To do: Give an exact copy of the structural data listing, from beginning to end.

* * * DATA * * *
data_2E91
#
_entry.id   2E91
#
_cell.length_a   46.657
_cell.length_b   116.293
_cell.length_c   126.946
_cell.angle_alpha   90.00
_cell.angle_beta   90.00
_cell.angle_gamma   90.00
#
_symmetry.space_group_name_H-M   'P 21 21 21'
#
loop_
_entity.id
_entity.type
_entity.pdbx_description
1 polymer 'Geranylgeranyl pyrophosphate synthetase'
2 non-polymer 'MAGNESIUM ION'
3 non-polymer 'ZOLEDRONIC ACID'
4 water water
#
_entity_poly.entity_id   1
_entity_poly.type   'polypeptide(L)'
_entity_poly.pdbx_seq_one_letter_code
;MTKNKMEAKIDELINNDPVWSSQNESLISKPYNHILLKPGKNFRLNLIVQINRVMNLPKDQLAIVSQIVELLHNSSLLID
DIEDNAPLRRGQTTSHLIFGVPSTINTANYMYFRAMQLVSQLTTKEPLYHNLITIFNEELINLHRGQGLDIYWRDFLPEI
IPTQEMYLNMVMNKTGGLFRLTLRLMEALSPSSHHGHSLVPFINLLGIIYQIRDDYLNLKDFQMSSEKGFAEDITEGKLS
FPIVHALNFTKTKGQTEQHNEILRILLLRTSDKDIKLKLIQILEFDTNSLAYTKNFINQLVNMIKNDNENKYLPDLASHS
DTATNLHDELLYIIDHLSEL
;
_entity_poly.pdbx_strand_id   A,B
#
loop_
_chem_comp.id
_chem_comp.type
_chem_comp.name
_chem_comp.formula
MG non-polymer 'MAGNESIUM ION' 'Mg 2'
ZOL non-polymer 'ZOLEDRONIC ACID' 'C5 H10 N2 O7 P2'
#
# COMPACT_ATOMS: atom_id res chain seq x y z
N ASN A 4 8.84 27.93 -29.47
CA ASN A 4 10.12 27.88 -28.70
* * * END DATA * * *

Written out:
data_2E91
#
_entry.id   2E91
#
_cell.length_a   46.657
_cell.length_b   116.293
_cell.length_c   126.946
_cell.angle_alpha   90.00
_cell.angle_beta   90.00
_cell.angle_gamma   90.00
#
_symmetry.space_group_name_H-M   'P 21 21 21'
#
loop_
_entity.id
_entity.type
_entity.pdbx_description
1 polymer 'Geranylgeranyl pyrophosphate synthetase'
2 non-polymer 'MAGNESIUM ION'
3 non-polymer 'ZOLEDRONIC ACID'
4 water water
#
_entity_poly.entity_id   1
_entity_poly.type   'polypeptide(L)'
_entity_poly.pdbx_seq_one_letter_code
;MTKNKMEAKIDELINNDPVWSSQNESLISKPYNHILLKPGKNFRLNLIVQINRVMNLPKDQLAIVSQIVELLHNSSLLID
DIEDNAPLRRGQTTSHLIFGVPSTINTANYMYFRAMQLVSQLTTKEPLYHNLITIFNEELINLHRGQGLDIYWRDFLPEI
IPTQEMYLNMVMNKTGGLFRLTLRLMEALSPSSHHGHSLVPFINLLGIIYQIRDDYLNLKDFQMSSEKGFAEDITEGKLS
FPIVHALNFTKTKGQTEQHNEILRILLLRTSDKDIKLKLIQILEFDTNSLAYTKNFINQLVNMIKNDNENKYLPDLASHS
DTATNLHDELLYIIDHLSEL
;
_entity_poly.pdbx_strand_id   A,B
#
loop_
_chem_comp.id
_chem_comp.type
_chem_comp.name
_chem_comp.formula
MG non-polymer 'MAGNESIUM ION' 'Mg 2'
ZOL non-polymer 'ZOLEDRONIC ACID' 'C5 H10 N2 O7 P2'
#
# COMPACT_ATOMS: atom_id res chain seq x y z
N ASN A 4 8.84 27.93 -29.47
CA ASN A 4 10.12 27.88 -28.70